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No New Harmful Wyoming Tax Illustration by Greg Groesch/The Washington Times

How Wyoming taxpayers dodged a bullet


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Illustration on the trepidations of finding romance in the current culture by Alexander Hunter/The Washington Times

Taming men from toxic to timid

Identity politics revives sexist stereotypes, and like most stereotypes, they diminish us all to a multitude of prejudices. Generalizations seek the simplest common denominator and usually sink to the lowest.

Illustration on Trump's enemies by Paul Tong/Tribune Content Agency

The one lesson Trump's enemies just can't understand

There is one lesson from President Nixon that applies not to President Trump, but to his adversaries on the left and in the media. "Always remember," Nixon said during his 1974 farewell address, "others may hate you, but those who hate you don't win unless you hate them, and then you destroy yourself."

FILE - In this May 13, 1975, file photo, Kate Smith sings "God Bless America" before an NHL hockey Stanley Cup playoff game between the New York Islanders and the Philadelphia Flyers in Philadelphia. The New York Yankees have suspended the use of Smith's recording of "God Bless America" during the seventh-inning stretch while they investigate an allegation of racism against the singer. (AP Photo, File)

In defense of Kate Smith

The long arm of the PC police has reached back to the '30s and arrested, prosecuted and sentenced the late singer Kate Smith. Smith, who popularized Irving Berlin's song "God Bless America" and was a female pioneer in early television, recorded songs that today in hindsight are viewed as racist.

Cherishing the words of the Declaration of Independence

"We hold these truths to be self-evident, that all men are created equal, that they are endowed by their Creator with certain inalienable Rights, that among these are Life, Liberty and the pursuit of Happiness."

Illustration on strategies for the future of Afghanistan by Linas Garsys/The Washington Times

The Battle of Afghanistan

Afghanistan is often said to be America's longest war, but that's imprecise. Afghanistan is the longest battle in what some of us insist on calling The Long War. When did the conflict begin?

One Hero Illustration by Greg Groesch/The Washington Times

A hero amongst the liars

Over the weekend in The Wall Street Journal, Brian Lamb, the founder of C-Span, tendered a Solomonic statement in his valedictory interview after some 40 years before the television cameras. Said Mr. Lamb, "Lying is the word that I would use to describe this town." And he went on, "I don't know if it will ever stop. It's gotten worse rather than getting better, and both sides do it. You've got to listen very carefully to what they're saying." By "they" he meant politicians, journalists and practically anyone listening to them. He referred to the politically alive as, shall we say, the political class.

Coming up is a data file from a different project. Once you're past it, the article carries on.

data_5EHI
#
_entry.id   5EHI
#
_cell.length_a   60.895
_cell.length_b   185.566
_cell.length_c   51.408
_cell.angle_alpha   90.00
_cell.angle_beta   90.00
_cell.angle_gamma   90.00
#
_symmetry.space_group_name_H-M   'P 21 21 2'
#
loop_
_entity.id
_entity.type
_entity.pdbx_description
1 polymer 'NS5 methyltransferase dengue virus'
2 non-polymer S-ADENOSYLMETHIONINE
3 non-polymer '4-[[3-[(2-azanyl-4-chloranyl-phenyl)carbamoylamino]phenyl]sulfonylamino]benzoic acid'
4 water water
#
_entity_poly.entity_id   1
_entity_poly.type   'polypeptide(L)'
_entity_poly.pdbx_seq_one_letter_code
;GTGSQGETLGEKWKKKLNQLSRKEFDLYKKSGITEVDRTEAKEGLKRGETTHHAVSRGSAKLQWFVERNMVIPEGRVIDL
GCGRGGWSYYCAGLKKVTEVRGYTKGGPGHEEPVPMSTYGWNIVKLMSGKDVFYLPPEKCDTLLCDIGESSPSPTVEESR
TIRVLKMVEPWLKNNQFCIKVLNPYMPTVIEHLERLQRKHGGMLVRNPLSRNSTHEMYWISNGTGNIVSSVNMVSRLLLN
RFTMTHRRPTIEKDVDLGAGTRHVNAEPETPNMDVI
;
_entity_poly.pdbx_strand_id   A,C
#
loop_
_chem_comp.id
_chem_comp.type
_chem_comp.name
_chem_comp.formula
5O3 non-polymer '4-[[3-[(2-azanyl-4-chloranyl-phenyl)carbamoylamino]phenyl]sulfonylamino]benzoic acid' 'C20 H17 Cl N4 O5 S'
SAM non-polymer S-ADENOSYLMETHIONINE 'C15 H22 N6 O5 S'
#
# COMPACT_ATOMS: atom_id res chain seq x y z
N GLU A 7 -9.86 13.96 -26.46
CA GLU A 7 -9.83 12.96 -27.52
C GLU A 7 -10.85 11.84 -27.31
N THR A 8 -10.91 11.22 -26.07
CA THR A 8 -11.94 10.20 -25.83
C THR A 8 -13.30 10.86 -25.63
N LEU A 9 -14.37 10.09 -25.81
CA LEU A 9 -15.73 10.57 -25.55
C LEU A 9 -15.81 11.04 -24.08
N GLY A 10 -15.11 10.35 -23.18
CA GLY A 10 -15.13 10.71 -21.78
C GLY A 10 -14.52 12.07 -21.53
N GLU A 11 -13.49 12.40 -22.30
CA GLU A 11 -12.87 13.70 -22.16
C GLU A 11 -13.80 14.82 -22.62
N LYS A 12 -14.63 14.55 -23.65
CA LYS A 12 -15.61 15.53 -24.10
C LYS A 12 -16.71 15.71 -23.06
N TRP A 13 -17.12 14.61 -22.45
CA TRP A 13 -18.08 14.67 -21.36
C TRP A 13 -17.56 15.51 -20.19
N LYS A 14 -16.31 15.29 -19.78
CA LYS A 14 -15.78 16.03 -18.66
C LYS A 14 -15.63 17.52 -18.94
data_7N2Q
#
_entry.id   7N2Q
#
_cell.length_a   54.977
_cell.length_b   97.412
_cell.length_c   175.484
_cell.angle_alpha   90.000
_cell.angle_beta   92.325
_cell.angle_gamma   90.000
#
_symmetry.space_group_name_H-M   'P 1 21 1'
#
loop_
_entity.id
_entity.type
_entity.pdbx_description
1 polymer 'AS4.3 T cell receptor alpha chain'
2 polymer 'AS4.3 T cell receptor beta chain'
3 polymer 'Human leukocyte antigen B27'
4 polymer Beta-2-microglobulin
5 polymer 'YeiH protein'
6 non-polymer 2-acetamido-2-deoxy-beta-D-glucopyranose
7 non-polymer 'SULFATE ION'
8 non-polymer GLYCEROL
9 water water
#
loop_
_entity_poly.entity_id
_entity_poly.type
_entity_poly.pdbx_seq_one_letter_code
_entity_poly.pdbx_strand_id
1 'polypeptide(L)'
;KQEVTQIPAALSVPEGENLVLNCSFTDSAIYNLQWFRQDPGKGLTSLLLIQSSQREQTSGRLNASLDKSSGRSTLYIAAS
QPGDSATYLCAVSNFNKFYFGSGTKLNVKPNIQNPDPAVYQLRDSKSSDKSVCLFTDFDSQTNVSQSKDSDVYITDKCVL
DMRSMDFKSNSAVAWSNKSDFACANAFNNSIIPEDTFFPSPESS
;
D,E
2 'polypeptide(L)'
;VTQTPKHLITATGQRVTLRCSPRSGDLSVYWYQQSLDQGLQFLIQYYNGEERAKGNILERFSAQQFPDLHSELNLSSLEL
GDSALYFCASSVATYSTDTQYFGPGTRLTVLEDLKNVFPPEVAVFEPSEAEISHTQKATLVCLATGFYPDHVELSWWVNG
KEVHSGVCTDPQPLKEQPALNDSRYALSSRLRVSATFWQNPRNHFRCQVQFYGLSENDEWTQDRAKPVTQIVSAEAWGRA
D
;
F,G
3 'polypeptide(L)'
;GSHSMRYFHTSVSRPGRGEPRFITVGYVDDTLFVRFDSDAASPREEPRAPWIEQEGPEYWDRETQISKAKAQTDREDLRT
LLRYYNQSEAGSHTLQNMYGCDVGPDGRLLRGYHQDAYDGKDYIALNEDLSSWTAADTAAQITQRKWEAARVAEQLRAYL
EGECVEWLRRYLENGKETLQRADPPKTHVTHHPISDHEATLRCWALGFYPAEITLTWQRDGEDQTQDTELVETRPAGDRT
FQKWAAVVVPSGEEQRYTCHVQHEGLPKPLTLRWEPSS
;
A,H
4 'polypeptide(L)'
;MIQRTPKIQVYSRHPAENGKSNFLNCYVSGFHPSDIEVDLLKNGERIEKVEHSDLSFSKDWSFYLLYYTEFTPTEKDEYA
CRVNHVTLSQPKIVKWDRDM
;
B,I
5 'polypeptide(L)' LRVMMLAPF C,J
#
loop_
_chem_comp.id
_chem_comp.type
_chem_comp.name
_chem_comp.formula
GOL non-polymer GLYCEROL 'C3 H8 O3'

Illustration  on John Bolton's sanction against Cuban baseball players by Alexander Hunter/The Washington Times

Punishing baseball fans with a high-priced publicity stunt

Many libertarians worry that President Donald Trump's National Security Adviser John Bolton has taken on the role that Dick Cheney held during the George W. Bush administration. Mr. Cheney was seen as the "real" president when it came to foreign policy. Mr. Bolton has become Mr. Trump's Cheney.

Bernie's Health Plan Illustration by Greg Groesch/The Washington Times

Sanders' Medicare numbers don't work

Democratic presidential hopefuls are at it again — promising free college tuition, forgiveness of student debt and to dramatically lower what individuals pay for health care. Like President Obama, if any lands in the Oval Office, the country could be saddled with another albatross — the Affordable Care Act has not tamed health care costs but it has so radically altered the marketplace that voters are afraid to dismember it.

Illustration on Second Chance Month by Linas Garsys/The Washington Times

Second Chance Month provides second chances

Prisoner re-entry programs can have long-term positive impacts on communities and individuals. Last year, President Donald Trump proclaimed April to be Second Chance month for individuals with a criminal history. One year later, the First Step Act has been enacted and is in the process of being implemented. The bill aims to reduce recidivism rates and give ex-offenders the opportunity to redeem themselves.

FILE - This Feb. 20, 2015 file photo, photo shows an arrangement of peanuts in New York. The first treatment to help prevent serious allergic reactions to peanuts may be on the way. A company said Tuesday, Feb. 20, 2018 that its daily capsules of peanut flour helped sensitize children to nuts in a major study.  (AP Photo/Patrick Sison, File)

Hope for food allergy sufferers

My brother was in his mid-20s when he developed a food allergy. Through a process of elimination, he discovered that his unpleasant side effects occurred whenever he ate wheat or gluten. My sweet sister-in-law revamped her cooking to remove all wheat and gluten. It worked. A year later and his problems are gone. Unless, of course, he accidentally consumes the offending protein or grain.

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